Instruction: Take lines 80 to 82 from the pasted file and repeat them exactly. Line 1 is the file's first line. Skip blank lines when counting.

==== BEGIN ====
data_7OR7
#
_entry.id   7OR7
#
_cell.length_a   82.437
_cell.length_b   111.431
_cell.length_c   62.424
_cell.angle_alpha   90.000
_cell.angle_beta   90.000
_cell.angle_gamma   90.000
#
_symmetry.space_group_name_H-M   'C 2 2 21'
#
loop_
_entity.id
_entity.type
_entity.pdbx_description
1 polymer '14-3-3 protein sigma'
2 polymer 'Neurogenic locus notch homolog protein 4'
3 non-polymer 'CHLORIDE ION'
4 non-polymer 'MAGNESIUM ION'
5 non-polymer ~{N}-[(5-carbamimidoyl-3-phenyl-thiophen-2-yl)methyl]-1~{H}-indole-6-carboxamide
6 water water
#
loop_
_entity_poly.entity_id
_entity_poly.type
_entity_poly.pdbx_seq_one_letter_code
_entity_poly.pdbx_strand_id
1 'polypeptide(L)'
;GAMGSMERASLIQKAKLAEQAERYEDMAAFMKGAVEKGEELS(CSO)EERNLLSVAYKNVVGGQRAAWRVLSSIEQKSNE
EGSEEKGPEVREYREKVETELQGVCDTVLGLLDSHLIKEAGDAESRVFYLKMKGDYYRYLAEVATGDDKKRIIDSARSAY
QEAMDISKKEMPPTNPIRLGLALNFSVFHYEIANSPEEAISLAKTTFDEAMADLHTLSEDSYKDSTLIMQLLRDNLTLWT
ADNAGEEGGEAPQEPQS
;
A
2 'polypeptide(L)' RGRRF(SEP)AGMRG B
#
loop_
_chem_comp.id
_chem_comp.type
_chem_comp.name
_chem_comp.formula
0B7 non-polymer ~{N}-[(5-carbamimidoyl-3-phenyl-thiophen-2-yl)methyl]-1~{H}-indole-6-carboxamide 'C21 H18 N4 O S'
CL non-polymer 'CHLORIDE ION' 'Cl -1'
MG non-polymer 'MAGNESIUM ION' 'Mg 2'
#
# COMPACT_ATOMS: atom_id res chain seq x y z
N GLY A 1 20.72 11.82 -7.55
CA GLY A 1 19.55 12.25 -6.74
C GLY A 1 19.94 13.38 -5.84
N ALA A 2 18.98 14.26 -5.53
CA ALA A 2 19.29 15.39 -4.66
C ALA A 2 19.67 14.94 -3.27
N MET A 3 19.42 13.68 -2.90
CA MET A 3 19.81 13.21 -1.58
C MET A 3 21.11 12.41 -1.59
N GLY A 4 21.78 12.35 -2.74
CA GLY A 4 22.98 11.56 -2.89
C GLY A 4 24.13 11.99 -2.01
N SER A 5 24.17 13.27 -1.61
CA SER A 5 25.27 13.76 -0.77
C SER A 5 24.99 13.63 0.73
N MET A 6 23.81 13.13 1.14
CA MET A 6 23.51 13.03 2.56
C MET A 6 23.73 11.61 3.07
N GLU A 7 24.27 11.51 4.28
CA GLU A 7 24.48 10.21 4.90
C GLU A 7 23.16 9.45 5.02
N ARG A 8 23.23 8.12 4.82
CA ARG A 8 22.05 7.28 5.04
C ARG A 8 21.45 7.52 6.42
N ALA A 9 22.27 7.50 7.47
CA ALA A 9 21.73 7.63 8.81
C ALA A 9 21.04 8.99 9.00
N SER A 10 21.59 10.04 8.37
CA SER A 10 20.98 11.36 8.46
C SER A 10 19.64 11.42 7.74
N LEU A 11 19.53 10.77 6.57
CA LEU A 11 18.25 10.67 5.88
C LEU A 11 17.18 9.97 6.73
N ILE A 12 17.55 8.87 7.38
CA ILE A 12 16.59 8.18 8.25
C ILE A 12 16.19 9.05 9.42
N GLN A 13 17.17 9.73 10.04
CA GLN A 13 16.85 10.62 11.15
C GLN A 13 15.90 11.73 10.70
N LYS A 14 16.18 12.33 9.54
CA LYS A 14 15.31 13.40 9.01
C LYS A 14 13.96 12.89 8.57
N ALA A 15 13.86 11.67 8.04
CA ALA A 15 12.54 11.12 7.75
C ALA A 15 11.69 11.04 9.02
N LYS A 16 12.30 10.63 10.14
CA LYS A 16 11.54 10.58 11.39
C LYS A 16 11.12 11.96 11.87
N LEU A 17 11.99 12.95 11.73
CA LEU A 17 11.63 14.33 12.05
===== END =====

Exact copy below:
CA LEU A 11 18.25 10.67 5.88
C LEU A 11 17.18 9.97 6.73
N ILE A 12 17.55 8.87 7.38